The egret has a black beak and legs, yellow feet, and in adulthood, all its feathers are white.

Night Heron


    You may see these chicken-size chubby birds on land or at the shore. They build fairly good-size nests in trees not far from the water, and typically return to the same tree in which they were born to raise the next generation.

    The people who love this protected bird are rarely those who have herons nesting on their property. Night Herons have two less-than-endearing qualities. Not only are they serious competitors for title of the world’s noisiest night bird, they appear to  produce more poop-per-ounce of body weight than any other critter on the planet. These birds may be good looking, but they’ll never win an award for being a  good neighbor.

    This rather skimpy flock, flying about 6 feet above the water, took almost 10 minutes to fly by Shell Beach, heading South to North in early September. Photo taken from a bluff-top at about 200 yards. This column is about 5 birds high, but we have seen a flock more than 20 birds high and flying so close together they looked like a solid thick black line from shore. That incredible flock stretched from left to right horizons and took 45 minutes to pass by.

Royal and Elegant Terns

       
 

      After 20+ years roaming the beaches of Pismo Beach I recently saw my first Terns. My stack of bird books suggests I saw two species, Royal and Elegant, both very similar. Looking at the wings, beak shape, leg color and size of the black crest at the back of their head suggests both these Mexican birds might be in the group I saw. Age and mating season also influence features and I’ve seen too few to make absolute determinations.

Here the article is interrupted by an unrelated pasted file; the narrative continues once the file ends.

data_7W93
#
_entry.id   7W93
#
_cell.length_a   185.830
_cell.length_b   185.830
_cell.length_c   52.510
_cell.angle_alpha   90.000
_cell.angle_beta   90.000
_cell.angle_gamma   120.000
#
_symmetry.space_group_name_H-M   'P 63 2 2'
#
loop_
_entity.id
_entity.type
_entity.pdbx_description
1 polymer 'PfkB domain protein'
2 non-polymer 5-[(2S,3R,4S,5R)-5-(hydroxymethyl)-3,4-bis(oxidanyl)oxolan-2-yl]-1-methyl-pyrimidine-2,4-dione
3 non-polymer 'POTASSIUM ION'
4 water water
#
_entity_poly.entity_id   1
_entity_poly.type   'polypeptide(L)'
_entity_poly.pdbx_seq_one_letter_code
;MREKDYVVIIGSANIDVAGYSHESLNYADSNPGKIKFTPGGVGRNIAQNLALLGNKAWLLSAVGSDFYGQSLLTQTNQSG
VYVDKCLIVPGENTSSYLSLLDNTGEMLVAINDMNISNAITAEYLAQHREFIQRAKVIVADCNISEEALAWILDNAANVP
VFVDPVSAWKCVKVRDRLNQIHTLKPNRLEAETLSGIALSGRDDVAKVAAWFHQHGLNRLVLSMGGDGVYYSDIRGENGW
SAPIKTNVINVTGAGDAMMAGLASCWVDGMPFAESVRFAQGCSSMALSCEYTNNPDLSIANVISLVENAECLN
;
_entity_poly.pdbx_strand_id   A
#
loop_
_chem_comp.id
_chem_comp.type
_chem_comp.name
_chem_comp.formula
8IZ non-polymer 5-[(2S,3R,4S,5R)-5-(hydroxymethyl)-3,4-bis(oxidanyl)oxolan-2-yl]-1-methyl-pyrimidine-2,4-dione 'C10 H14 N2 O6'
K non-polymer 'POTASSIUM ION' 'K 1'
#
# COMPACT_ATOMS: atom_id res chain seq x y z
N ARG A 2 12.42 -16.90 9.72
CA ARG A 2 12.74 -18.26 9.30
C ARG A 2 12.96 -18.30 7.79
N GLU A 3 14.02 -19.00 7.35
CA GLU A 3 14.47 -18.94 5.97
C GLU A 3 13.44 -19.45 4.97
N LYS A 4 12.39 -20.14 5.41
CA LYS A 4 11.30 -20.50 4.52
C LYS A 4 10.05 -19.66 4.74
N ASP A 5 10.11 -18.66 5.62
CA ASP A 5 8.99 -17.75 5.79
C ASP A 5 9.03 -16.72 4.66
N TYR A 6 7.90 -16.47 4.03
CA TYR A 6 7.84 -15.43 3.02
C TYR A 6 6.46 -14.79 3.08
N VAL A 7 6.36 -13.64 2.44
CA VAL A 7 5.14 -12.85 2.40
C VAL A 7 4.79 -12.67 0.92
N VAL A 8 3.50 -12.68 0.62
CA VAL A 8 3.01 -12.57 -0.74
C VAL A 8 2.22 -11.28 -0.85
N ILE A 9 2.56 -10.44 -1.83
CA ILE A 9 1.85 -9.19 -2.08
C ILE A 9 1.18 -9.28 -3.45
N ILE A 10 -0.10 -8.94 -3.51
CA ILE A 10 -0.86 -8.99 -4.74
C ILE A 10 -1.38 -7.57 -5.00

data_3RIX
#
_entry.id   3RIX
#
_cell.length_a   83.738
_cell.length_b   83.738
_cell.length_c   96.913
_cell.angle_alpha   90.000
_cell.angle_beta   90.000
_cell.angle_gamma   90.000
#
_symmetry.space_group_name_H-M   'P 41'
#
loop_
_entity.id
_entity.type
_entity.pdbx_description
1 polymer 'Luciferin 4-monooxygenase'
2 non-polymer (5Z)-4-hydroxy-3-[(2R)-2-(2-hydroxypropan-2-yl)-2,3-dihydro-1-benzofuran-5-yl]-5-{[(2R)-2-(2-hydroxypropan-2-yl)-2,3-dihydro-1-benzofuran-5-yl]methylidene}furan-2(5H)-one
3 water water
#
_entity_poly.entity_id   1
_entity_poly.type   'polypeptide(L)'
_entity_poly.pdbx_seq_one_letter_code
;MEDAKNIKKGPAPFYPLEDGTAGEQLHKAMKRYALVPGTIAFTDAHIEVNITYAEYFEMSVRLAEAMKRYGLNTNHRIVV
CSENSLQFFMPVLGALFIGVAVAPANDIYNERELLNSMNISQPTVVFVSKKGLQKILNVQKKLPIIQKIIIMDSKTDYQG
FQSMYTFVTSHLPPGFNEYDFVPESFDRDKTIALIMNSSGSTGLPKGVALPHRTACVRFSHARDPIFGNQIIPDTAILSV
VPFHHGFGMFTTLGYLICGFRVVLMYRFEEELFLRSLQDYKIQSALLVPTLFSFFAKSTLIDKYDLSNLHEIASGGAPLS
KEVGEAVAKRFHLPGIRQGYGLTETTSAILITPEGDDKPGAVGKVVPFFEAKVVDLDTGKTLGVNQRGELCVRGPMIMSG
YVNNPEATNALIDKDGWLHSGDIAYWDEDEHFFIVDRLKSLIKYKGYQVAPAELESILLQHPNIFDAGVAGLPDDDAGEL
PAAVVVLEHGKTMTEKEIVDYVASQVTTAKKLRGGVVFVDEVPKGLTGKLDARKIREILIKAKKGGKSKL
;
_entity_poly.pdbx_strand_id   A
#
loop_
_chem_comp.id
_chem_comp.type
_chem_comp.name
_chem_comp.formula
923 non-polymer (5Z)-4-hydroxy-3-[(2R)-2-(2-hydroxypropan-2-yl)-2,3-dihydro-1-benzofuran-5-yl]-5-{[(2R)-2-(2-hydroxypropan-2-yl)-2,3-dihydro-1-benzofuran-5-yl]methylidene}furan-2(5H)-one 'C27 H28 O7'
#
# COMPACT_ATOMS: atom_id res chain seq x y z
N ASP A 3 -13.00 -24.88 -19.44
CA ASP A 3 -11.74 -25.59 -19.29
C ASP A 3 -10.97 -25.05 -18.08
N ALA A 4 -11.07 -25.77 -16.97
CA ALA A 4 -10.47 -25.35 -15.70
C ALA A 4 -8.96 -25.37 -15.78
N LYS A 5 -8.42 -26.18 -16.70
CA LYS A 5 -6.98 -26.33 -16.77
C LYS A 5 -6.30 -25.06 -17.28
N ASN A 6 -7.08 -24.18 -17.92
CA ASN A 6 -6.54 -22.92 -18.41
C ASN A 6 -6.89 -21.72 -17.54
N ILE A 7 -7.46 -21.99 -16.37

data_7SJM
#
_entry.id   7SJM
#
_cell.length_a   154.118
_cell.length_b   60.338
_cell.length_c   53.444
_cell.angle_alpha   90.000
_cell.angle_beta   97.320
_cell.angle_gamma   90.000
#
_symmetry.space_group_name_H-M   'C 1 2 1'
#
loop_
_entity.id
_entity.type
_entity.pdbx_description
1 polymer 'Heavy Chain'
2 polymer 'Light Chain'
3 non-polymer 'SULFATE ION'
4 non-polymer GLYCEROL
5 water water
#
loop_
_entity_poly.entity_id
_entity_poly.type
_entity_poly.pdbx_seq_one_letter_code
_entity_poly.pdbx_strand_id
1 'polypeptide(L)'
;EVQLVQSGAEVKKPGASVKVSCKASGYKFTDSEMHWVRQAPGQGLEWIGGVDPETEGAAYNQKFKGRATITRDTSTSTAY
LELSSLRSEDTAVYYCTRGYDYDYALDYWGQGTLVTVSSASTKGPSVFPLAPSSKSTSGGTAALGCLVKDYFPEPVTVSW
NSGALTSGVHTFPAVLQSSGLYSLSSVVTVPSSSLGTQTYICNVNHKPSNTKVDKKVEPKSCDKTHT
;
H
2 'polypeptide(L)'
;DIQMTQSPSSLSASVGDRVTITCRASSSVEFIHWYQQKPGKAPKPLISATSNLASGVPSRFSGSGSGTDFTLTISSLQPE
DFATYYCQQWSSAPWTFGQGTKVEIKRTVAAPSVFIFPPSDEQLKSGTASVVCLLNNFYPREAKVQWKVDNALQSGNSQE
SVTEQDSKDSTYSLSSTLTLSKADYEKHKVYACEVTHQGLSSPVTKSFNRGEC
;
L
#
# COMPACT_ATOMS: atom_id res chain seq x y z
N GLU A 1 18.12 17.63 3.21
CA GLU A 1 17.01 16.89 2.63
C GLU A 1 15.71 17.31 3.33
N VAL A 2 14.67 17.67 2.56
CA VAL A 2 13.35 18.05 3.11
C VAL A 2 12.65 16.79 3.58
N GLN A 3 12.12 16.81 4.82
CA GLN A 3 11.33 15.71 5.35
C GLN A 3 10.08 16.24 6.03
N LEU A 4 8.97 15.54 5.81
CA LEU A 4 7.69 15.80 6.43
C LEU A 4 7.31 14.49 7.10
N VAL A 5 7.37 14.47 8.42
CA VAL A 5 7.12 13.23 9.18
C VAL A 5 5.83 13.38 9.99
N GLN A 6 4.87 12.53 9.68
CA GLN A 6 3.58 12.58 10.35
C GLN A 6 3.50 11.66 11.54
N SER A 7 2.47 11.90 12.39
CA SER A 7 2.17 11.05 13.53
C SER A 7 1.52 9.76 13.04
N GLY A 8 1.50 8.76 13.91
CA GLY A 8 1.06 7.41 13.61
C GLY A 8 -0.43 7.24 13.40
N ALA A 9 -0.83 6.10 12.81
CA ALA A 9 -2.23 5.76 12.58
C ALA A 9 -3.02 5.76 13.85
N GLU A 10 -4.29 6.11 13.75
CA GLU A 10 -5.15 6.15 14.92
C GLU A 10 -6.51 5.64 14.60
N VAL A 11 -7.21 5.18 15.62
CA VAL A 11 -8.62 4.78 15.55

Elegant terns breed in Baja California and generally migrate to Peru and northern Chile. But, a few chose to winter in Alta California, traveling north as far as San Francisco. This migration takes place in late Summer and Fall, so keep your eyes open for terns on local water and beaches from August through early Spring (my sighting was August 20th). Like cormorants and pelicans, terns dive dramatically for their bait-fish dinner.

    Royal terns are much more plentiful world-wide, found in the same West Coast range as Elegant terns but also the entire east coast of South America as far north as Pennsylvania as well as most of West Africa. Royal terns generally have bills darker orange and don’t have the slight downward curve found on Elegant terns. Royal terns tend to have more white on their heads.  Both have distinctive forked tails.